Finding Their Niche

BY KATE NELSON

The New Mexico Museum of Art’s early alcove shows drew waves of artists to Santa Fe and defined it as a top US art city.

 

Before Santa Fe could grow into an international art destination with an art museum poised to hit its centennial in 2017, an art-world anarchist had to meet an archaeology-mad town booster while neither was anywhere near New Mexico. Serendipity played its part. The two got help from artists eager for new vistas, from a world war and a tuberculosis outbreak, from a spanking-new state steeped in eons of history, and from a sky so beautifully turquoise and so often lauded that to this day, praising it has yet to get old.

The artist-cum-anarchist, Robert Henri, founded the Ashcan School in New York City at the turn of the century. Besides encouraging a loosely classical approach to portraying the darker side of urban life, he also mentored a number of artists whose friendships would soon lead them to a rural outpost with one railroad, few roads, and that big, inspiring sky. Edgar Lee Hewett, the town booster, set the lure with what became the New Mexico Museum of Art. He sweetened the deal with offers of free studio space and, upon Henri’s insistence, an opportunity for artists both emerging and established to hang their works in the prominent alcoves of a bona fide professional museum.

At a time when Santa Fe counted few artists and no art galleries, you could imagine that East Coast, studio-trained painters and sculptors sensed a tectonic rumble somewhere in the distance, way out West. Their response to it changed the game in New Mexico, culturally and economically, as boldly as the Manhattan Project would just three decades later. The origin story, though, is set in 1914 San Diego, during the frenzied buildup to the Panama–California Exposition, on an uncertain but fabled date: when Henri met Hewett.

Hewett knew Santa Fe needed a place to show art other than the tight confines of the Palace of the Governors, which he had only recently rescued from demolition. As founder of the Museum of New Mexico, he rightly suspected that serious artworks and a clutch of working artists would attract tourists and new businesses to a town that was just being wired for electricity and had burros to thank for firewood deliveries. Hewett’s plans for a new museum in Santa Fe were sidelined when, shortly after statehood was granted, the 1915 Panama–California Exposition presented an irresistible option to show off New Mexico’s cultural assets.

Hewett’s credentials as an archaeologist had earned him oversight of the fair’s ethnology and art exhibits. Most of what he dreamed up celebrated Southwestern tribes. For a counterbalance, he asked Alice Klauber, a member of the Fine Arts Committee, to set up a contemporary art exhibit. She turned to her former art teacher, Robert Henri, who just happened to be living in La Jolla, California. Henri and Hewett hit it off, and their alliance continued when Hewett headed back to Santa Fe.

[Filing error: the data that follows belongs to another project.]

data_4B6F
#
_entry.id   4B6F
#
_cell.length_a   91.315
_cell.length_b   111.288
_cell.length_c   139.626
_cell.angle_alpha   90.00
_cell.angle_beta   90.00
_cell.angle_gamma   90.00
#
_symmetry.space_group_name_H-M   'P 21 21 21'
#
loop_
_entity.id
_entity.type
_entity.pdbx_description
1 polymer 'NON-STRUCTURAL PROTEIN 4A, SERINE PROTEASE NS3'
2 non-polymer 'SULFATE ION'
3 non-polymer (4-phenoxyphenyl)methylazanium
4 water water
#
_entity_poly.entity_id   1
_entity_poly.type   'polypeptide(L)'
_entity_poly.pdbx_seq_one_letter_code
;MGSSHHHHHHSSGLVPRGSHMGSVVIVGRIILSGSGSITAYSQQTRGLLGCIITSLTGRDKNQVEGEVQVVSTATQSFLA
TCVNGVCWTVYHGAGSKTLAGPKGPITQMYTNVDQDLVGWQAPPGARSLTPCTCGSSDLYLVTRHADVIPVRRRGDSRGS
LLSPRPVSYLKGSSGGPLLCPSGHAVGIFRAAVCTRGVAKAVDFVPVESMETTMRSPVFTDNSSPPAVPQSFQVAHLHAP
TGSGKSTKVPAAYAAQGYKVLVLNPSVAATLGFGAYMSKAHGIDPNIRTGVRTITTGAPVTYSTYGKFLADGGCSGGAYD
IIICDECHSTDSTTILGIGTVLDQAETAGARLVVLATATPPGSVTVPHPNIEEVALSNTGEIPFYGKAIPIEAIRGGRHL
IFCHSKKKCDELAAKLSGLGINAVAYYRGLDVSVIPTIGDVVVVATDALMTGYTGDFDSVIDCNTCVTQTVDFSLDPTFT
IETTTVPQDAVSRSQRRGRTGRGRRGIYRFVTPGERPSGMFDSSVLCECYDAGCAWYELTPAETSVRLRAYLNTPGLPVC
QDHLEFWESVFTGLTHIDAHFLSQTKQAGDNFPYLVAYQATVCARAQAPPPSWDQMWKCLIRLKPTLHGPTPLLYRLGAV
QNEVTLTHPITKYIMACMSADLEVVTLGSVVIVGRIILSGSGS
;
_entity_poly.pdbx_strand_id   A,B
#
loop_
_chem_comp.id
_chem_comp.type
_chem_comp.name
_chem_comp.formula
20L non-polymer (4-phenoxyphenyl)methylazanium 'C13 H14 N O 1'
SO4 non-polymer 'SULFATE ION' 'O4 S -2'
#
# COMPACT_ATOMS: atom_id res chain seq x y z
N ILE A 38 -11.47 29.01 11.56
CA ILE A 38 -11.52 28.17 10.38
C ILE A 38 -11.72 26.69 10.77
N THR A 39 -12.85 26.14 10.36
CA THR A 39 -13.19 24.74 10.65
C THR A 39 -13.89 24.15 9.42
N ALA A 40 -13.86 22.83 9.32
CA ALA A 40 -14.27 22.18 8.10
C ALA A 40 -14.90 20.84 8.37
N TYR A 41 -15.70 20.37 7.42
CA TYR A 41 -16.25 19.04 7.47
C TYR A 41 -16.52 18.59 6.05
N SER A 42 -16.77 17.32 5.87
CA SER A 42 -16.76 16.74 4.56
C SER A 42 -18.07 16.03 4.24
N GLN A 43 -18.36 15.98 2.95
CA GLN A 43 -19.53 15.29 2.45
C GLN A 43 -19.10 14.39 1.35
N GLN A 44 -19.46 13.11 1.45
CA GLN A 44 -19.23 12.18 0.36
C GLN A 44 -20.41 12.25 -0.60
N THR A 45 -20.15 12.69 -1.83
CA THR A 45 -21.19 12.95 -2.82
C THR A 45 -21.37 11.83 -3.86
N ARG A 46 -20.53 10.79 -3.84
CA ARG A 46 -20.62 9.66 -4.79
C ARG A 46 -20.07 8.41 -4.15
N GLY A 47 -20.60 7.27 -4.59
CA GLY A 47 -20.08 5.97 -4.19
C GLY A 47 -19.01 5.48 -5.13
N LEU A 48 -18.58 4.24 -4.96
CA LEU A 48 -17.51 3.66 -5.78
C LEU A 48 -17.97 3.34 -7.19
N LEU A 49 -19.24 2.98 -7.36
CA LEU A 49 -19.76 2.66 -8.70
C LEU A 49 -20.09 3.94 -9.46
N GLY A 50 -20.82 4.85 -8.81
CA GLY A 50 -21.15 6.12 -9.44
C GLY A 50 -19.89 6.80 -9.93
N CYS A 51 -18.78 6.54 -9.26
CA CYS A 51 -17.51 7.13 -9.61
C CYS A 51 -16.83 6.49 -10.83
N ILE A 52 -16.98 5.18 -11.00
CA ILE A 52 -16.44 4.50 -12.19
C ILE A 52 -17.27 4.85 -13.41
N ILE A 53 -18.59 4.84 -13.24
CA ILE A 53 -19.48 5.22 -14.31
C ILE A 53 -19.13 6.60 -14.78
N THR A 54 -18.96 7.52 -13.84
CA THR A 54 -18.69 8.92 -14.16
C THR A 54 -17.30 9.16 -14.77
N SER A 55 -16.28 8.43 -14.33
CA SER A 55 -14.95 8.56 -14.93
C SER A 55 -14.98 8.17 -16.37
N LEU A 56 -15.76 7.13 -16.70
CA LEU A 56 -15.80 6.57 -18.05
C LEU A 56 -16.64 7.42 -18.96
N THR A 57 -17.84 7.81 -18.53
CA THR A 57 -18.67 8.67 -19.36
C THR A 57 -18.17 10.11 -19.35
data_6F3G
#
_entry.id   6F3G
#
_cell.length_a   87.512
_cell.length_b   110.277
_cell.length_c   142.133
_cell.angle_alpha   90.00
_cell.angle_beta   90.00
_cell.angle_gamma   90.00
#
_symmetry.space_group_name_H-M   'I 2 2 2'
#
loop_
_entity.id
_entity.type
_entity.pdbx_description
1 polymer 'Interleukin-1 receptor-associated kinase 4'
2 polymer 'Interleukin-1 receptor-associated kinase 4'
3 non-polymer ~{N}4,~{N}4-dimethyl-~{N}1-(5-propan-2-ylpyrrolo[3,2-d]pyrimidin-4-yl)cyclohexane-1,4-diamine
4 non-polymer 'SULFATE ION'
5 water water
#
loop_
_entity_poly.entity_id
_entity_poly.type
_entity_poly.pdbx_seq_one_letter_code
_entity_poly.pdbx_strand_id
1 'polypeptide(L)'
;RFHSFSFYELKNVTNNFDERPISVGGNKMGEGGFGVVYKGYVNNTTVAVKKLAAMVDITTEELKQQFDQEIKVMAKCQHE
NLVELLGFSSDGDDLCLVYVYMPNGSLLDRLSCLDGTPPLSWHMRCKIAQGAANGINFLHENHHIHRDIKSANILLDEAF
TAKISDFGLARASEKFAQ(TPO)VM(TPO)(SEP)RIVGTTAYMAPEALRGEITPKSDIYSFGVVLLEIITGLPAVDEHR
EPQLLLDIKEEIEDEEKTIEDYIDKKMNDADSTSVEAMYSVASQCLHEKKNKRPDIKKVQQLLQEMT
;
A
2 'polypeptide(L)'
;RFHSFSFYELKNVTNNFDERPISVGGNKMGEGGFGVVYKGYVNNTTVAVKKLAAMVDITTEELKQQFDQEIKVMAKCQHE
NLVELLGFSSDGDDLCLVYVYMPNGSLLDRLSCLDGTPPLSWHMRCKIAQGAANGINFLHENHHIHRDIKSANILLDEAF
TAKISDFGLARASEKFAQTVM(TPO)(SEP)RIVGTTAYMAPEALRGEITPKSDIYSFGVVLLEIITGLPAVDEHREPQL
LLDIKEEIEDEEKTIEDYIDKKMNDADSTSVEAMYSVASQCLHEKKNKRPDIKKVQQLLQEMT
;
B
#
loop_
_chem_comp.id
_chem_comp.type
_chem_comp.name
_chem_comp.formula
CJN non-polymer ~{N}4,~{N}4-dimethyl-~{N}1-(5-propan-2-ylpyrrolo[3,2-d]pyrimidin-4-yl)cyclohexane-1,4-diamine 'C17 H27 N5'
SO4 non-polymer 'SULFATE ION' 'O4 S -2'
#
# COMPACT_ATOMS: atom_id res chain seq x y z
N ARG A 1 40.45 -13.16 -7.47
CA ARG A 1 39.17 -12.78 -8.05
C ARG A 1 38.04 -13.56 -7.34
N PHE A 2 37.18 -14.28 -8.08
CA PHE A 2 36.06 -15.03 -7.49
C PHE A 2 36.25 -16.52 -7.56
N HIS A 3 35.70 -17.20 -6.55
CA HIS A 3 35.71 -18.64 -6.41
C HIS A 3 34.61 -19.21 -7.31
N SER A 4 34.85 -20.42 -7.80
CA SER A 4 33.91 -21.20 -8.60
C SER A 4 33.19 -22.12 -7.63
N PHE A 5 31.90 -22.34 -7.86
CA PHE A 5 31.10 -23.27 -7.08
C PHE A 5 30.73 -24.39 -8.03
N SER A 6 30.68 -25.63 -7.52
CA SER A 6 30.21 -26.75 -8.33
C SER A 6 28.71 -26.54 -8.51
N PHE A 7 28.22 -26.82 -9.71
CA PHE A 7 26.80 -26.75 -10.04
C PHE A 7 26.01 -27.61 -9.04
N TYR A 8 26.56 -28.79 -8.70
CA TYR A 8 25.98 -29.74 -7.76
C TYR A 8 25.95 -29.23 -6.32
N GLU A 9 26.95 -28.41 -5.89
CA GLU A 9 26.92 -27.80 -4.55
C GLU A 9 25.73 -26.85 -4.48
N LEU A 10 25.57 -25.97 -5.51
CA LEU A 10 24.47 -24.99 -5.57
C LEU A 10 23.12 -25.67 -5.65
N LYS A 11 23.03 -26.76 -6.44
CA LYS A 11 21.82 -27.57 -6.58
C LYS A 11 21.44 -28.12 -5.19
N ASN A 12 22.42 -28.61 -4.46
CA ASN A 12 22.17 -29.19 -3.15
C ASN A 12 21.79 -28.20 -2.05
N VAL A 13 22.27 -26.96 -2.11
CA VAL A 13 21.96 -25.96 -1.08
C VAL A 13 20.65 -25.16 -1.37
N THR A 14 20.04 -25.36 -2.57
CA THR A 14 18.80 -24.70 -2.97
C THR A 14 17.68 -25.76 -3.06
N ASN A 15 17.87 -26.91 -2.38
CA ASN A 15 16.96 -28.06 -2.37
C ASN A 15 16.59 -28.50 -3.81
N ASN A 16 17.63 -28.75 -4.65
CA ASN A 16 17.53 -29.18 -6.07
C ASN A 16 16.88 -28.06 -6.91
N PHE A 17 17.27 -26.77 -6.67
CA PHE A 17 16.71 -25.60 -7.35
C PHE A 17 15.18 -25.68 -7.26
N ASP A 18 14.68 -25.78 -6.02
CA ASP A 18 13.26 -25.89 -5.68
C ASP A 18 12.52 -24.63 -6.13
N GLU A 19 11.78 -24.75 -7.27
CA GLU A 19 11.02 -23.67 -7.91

There, plans to build an art museum resumed, and Henri soon shifted the direction of how it would operate. His concept came to be known as the “open-door philosophy,” which meant any artist could add their name to a list, await an open alcove within the museum’s main, first-floor gallery, and present what they wished without the imprimatur of a hoity-toity art academy. (Hewett’s motivation was at least partly prosaic: the new museum had no collections to exhibit and no curators to organize exhibitions.)

“This was huge for artists,” says Mary Kershaw, director of the Museum of Art. “Henri was an East Coast art teacher, but he was also anti-academic. He felt artists were too constrained by institutions, curators, and critics in how they showed. To have this powerful, important building and to be showing within it made a statement about art.”

With Europe at war, the standard means of artistic training—tours of highly regarded art academies from Italy to England—was unavailable. Bolstered by their era’s spirit of Americanness and individual freedom, artists gleefully threw off that yoke. Regional art colonies had sprouted elsewhere. Santa Fe sounded a call to experience the new landscapes and exotic peoples of New Mexico’s high desert. Artists soon arrived, some for a visit, some for good. Upon the museum’s grand opening on November 25, 1917, El Palacio reported a roster of exhibiting artists who came to define the new breed:

Henry Balink; George Bellows; Oscar Berninghaus; Ernest L. Blumenschein; Paul Burlin; Edgar S. Cameron; Gerald Cassidy; Kenneth Chapman; Mrs. E.E. Cheetham; E.S. Coe; E. Irving Couse; Leonard H. Davis; Katherine Dudley; Helen Dunlap; W. Herbert Dunton; Lydia Dunham Fabian; W. Penhallow Henderson; E. Martin Hennings; Robert Henri; Victor Higgins; Leo F. Hirsch; Alice Klauber; Leon Kroll; Ralph Meyers; Arthur F. Musgrave; Sheldon Parsons; Bert G. Phillips; Grace Ravelin; Julius Rolshoven; Doris Rosenthal; Joseph Henry Sharp; Eve Springer; G.C. Stanson; Walter Ufer; Mrs. Walter Ufer; Theodore Van Soelen; Carlos Vierra; and Mrs. Cordelia Wilson.